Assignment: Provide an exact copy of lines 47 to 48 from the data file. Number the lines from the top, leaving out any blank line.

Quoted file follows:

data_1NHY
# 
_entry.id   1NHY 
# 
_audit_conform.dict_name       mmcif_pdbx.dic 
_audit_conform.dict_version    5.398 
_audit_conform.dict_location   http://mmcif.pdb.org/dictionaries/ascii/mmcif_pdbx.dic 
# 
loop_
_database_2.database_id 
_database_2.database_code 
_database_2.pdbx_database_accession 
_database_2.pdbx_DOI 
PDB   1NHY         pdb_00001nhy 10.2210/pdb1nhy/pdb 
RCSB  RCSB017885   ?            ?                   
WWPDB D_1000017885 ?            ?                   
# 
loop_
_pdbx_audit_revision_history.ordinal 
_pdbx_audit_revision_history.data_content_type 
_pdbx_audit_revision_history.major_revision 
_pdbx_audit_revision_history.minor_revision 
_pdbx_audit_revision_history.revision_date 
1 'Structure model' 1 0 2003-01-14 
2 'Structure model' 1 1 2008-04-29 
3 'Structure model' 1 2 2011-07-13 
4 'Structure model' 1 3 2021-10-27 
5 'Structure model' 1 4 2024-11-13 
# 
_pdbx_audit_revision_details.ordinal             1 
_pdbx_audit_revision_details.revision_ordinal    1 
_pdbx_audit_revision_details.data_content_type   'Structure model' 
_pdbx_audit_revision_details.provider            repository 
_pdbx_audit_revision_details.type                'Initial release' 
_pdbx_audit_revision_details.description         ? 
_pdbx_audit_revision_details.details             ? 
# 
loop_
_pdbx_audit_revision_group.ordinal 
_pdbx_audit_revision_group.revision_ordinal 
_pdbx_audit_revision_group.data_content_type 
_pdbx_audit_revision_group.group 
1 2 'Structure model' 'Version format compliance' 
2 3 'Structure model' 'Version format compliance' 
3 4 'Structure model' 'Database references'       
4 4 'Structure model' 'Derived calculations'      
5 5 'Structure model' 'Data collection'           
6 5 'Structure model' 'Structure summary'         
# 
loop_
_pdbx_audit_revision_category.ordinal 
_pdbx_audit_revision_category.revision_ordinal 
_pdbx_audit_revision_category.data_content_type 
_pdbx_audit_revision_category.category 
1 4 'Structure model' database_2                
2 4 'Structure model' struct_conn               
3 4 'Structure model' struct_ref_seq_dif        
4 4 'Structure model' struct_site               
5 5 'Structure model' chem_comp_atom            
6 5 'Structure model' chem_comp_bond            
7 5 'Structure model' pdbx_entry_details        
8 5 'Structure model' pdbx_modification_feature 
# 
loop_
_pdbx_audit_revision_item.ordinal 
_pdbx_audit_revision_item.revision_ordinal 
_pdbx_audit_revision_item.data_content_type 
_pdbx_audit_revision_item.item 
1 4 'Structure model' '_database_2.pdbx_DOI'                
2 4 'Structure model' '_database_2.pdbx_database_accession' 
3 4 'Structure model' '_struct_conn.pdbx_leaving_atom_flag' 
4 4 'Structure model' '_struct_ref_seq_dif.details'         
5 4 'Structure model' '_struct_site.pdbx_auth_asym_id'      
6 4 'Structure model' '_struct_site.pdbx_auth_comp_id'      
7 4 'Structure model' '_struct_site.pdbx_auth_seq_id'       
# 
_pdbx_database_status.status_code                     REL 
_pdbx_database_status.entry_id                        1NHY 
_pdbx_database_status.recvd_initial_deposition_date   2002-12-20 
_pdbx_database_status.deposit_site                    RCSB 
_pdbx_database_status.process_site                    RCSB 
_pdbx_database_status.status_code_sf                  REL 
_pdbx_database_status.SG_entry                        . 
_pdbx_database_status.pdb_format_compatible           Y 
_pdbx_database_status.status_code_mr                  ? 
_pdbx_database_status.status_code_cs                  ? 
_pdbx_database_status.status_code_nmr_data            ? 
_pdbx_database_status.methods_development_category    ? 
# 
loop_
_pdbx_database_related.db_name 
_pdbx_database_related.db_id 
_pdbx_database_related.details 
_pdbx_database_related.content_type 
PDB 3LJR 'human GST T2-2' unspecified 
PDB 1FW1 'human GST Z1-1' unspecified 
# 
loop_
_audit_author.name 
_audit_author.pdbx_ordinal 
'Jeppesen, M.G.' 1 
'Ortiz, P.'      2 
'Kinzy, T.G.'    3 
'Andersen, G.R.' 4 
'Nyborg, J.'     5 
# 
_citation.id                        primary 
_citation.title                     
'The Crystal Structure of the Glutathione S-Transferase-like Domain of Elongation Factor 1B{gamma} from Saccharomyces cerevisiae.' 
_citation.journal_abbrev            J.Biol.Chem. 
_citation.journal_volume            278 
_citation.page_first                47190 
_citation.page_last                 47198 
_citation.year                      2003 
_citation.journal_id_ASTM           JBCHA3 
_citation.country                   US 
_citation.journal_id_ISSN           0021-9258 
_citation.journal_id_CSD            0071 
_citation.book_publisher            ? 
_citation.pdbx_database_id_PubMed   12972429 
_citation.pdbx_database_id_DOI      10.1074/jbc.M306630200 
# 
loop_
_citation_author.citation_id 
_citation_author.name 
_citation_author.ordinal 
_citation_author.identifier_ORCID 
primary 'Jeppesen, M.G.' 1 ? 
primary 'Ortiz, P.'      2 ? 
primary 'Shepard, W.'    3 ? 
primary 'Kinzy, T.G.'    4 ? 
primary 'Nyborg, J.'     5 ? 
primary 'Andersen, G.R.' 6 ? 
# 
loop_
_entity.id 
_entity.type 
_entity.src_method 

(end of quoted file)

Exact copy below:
5 5 'Structure model' 'Data collection'           
6 5 'Structure model' 'Structure summary'         